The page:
Passive or active investment? What’s the investment style for you?


Becoming an investor sounds challenging. Joining the Warren Buffets of this world might require millions to invest, expert knowledge of the machinations of markets in general and intimate understanding of individual businesses.

But it does not have to be this way. In fact, you can become a successful investor without having more than the most basic understanding of the stock market, by using a fund to take care of investment for you.

At Continuum we are looking at the differences between passive and active stock market investment via fund investments.

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Book an initial consultation with one of our independent financial advisers or call us on 0345 643 0770 if you are ready to start thinking about investing.

Fund investments

Diversification, which simply means holding a wide spread of stocks, is a sound principle when you are planning your investment portfolio.  A fund is a very efficient way of giving yourself exposure to a broad range of stocks, because buying into a fund means that you are automatically buying a spread of investments. If the fund manager is doing their job properly they will have carefully structured their holdings with investment to give you all the benefits of diversification, even if your actual investment is very small.

Funds can be invested according to a number of criteria. They may simply be aimed at providing a high level of returns, or at cautious investment – or they may be focused towards a specific sector of the market. For example, technology focused funds give you exposure to a fast moving sector, while still providing the benefits of managed investment.  You can choose the fund that matches your interests and attitudes.

You will pay a fee to be part of the fund, but the benefits of diversification and the services of an expert manager can make the cost more than worthwhile

The difference between passive and active funds

Funds can be passive or actively managed.

With an active fund, the fund manager picks specific stocks to fulfil the objective of the fund, which is basically to get the best return possible, subject to the constraints the fund operates to such as the sectors it operates in, and the level of risk that is acceptable.

He or she will constantly update the stocks held in the fund to take advantage of opportunities and dispose of holdings that are underperforming.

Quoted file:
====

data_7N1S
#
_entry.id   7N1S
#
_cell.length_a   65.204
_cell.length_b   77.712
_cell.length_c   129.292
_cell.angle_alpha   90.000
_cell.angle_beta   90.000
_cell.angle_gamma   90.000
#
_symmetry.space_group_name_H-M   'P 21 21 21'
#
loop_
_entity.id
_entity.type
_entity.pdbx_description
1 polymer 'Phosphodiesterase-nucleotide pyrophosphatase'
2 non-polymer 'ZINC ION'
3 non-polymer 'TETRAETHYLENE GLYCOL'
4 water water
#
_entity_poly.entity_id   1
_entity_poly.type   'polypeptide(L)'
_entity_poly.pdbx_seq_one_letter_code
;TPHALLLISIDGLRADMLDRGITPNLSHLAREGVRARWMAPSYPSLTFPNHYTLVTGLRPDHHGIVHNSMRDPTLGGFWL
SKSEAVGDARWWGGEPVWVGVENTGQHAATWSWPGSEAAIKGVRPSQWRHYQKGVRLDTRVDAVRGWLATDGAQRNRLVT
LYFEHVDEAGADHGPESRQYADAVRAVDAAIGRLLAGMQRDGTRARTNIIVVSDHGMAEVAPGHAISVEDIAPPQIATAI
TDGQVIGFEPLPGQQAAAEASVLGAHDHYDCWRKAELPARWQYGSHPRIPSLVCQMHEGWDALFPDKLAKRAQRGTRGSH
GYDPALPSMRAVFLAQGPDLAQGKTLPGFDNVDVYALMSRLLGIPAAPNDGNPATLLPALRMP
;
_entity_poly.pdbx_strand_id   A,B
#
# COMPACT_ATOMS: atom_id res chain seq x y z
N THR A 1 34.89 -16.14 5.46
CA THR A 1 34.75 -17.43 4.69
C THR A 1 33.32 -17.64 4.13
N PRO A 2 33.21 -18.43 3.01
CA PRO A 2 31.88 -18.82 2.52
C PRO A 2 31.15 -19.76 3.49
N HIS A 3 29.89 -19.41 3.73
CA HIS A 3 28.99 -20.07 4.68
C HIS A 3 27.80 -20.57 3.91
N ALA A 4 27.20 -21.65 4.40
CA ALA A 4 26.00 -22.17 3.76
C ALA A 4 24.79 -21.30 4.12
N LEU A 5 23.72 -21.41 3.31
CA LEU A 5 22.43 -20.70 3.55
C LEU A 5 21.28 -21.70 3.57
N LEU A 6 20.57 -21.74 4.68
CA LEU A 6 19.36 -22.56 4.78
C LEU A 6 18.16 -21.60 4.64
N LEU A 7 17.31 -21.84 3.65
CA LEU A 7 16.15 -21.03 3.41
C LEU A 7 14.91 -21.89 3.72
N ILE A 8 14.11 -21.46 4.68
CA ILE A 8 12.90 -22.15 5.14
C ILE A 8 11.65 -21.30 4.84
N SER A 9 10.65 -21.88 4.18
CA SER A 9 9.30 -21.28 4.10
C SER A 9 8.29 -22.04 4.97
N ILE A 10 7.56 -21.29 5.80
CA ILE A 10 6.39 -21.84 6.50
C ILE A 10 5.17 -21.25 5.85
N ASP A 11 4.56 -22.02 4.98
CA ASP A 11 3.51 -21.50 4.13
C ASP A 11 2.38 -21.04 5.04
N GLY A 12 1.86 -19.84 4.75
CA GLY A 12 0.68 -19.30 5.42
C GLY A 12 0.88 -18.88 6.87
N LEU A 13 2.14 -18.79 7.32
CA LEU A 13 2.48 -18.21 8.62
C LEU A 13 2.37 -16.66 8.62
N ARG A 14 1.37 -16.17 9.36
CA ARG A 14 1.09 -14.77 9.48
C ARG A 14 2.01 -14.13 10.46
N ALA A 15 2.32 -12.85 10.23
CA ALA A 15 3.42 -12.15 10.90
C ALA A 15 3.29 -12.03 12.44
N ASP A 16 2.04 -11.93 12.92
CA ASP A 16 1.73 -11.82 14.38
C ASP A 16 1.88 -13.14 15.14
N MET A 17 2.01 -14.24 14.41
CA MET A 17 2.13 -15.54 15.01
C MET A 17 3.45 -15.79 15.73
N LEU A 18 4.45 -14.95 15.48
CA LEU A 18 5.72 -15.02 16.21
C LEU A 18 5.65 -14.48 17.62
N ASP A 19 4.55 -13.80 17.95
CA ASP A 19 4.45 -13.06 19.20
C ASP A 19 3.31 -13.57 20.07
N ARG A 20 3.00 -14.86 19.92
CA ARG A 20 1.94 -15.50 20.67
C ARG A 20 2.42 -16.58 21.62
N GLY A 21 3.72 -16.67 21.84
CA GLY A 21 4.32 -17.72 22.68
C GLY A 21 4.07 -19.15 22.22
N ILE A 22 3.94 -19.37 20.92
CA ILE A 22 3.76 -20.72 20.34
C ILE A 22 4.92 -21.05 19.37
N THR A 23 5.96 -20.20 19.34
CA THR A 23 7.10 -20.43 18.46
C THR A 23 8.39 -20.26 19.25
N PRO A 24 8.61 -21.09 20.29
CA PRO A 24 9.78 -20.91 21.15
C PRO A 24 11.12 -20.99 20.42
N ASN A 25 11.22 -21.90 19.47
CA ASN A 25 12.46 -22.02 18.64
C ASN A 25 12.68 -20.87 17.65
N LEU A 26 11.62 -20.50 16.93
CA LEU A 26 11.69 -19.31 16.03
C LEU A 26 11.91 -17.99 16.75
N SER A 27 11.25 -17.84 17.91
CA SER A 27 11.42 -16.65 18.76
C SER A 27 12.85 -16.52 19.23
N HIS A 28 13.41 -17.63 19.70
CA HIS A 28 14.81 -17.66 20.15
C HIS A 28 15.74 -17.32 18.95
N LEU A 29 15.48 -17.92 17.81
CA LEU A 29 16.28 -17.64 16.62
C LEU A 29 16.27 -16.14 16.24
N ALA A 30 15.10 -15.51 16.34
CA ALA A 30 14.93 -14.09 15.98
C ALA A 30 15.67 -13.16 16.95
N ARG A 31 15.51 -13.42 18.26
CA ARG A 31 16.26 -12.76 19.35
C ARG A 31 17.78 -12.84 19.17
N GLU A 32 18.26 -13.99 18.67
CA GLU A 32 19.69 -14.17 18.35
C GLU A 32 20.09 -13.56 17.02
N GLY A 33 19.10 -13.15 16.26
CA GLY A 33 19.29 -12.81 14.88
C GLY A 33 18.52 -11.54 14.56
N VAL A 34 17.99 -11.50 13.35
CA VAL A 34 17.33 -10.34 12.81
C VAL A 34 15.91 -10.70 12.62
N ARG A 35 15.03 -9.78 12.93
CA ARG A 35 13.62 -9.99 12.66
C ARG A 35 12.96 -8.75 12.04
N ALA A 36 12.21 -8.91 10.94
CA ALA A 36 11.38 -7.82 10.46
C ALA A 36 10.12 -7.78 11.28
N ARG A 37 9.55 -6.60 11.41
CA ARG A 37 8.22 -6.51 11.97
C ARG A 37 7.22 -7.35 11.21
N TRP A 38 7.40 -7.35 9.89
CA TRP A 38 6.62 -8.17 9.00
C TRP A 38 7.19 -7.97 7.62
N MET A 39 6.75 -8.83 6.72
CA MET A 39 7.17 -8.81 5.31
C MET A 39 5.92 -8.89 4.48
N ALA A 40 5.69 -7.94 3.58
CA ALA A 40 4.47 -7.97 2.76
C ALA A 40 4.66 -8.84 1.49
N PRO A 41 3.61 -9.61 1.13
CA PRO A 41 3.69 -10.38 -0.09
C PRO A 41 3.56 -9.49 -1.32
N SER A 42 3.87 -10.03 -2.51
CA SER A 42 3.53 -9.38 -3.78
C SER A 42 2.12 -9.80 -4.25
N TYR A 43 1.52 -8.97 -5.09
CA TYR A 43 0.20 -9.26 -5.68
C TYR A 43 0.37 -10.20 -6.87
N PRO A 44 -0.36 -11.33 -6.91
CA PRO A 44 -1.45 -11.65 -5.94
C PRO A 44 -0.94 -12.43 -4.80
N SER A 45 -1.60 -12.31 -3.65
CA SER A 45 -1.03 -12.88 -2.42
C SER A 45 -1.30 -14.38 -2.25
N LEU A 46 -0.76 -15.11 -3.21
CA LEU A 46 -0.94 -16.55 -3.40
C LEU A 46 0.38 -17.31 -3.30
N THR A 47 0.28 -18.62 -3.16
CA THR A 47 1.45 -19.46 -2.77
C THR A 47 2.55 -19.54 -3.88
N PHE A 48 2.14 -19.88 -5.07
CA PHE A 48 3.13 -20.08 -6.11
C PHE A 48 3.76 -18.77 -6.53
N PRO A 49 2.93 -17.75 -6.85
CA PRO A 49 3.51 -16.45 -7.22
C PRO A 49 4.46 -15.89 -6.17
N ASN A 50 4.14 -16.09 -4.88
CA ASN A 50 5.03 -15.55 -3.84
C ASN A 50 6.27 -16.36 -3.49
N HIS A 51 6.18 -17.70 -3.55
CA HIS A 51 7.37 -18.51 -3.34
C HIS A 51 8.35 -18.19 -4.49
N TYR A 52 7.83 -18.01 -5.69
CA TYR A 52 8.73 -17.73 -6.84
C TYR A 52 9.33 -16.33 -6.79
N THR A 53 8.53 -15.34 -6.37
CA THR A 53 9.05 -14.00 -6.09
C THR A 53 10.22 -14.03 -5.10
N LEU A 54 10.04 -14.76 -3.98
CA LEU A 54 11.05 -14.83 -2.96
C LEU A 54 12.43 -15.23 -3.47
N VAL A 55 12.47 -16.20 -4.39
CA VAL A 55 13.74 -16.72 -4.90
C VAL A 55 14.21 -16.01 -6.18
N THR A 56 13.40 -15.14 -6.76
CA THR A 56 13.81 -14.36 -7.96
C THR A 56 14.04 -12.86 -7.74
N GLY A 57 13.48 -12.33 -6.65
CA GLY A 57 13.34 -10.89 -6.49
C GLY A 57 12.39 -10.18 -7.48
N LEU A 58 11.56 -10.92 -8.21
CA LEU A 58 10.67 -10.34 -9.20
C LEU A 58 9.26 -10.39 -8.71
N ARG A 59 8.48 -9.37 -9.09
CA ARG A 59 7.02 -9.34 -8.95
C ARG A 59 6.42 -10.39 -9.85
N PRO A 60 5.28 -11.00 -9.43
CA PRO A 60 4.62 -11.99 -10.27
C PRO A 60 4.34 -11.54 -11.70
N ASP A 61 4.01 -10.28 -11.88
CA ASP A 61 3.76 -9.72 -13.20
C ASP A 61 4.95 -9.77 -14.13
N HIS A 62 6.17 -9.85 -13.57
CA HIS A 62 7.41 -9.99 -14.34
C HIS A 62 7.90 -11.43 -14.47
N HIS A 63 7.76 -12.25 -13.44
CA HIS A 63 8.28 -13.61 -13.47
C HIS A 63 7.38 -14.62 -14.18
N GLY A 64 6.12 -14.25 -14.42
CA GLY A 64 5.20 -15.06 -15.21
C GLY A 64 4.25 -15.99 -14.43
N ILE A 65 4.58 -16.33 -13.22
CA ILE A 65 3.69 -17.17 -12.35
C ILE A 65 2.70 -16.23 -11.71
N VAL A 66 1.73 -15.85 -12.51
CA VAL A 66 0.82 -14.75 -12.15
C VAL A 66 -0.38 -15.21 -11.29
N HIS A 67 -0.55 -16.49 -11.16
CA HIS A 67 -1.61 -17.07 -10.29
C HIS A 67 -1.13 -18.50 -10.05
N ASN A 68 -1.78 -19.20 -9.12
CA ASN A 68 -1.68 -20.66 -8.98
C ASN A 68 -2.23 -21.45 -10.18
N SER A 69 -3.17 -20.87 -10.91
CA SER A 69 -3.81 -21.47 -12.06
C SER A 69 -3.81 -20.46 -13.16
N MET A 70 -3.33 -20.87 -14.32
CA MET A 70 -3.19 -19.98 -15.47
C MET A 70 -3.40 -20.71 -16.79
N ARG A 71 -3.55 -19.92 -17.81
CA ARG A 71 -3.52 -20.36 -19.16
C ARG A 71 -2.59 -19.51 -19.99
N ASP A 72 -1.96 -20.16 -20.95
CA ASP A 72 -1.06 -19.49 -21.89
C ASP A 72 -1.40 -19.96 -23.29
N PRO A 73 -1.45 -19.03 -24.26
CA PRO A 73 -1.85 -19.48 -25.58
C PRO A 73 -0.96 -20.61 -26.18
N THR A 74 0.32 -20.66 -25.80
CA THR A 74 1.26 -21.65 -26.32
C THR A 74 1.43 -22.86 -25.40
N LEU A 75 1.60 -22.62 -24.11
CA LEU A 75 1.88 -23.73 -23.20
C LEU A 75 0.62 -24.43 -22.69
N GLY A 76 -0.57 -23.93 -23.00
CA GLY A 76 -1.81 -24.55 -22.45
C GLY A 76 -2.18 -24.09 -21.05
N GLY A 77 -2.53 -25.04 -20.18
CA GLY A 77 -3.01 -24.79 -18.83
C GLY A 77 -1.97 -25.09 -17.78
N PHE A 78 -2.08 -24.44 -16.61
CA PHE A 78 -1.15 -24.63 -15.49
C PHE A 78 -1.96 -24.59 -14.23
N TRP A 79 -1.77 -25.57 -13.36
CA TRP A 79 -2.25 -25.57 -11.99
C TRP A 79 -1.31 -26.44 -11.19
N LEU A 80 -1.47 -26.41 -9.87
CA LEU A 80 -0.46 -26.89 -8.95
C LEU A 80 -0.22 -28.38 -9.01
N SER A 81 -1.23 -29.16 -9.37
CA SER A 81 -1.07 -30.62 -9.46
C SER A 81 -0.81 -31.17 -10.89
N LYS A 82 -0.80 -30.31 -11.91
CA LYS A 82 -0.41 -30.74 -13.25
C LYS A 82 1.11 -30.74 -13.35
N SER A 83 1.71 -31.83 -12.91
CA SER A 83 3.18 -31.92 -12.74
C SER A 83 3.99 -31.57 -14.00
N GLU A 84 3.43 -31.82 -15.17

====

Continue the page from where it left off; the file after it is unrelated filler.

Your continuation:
With a passive fund, the manager creates a basket of stocks which largely don’t change. So a passive fund might be designed to track the performance of the FTSE 100 as closely as possible. It will do this simply by investing in every FTSE 100 share. When a share drops out of the FTSE 100, the fund would automatically sell it and buy whatever stock replaced it. A passive fund is called an index fund if it tracks a stock market index, or a tracker fund if it’s following another metric.

So, which is right for you?

Instinctively, active funds might appear to offer the best performance. An expert manager will spend each day doing painstaking research to select the best investments.

If they do their job well, they should be able to beat the market and provide you with a return that is in excess of a tracker fund because more care is given to the choice.

A fund manager may be able to read a situation developing in the market based on their experience and knowledge. It could mean an actively managed fund can drop stocks before problems turn into losses and take on exciting new holdings before the rest of the market discovers them.

But things may not be so simple. Studies have shown that some active funds can do extremely well, but others struggle to match the market overall. What’s more, although some managers may have a better track record on creating wealth, beating the market in a single year or a couple of years can be down to luck. Past performance really does not guarantee future returns.

What’s more, the cost of running a managed fund can be much higher than a passive fund and the costs will be passed back to you as an investor. Higher fees eat into the profits you enjoy from a managed fund.

Investment can be complicated and having an expert to call on and ensure that the investments you make are right for you needs expertise. Call us at Continuum for the expertise you need to make your investments work harder for you

Getting some help

So is passive or active investment best for you? The answer may depend on your experience, the scale of your financial objectives and the time you have for your investment scenario. But it is simple to get help. For expert advice on the approach that is right for you and to find the funds that are best placed to deliver it, call us at Continuum.

The information contained in this article is based on the opinion of Continuum and does not constitute financial advice or a recommendation to suitable investment strategy, you should seek independent financial advice before embarking on any course of action.

The value of investments can fall as well as rise and you may get back less than you invested.

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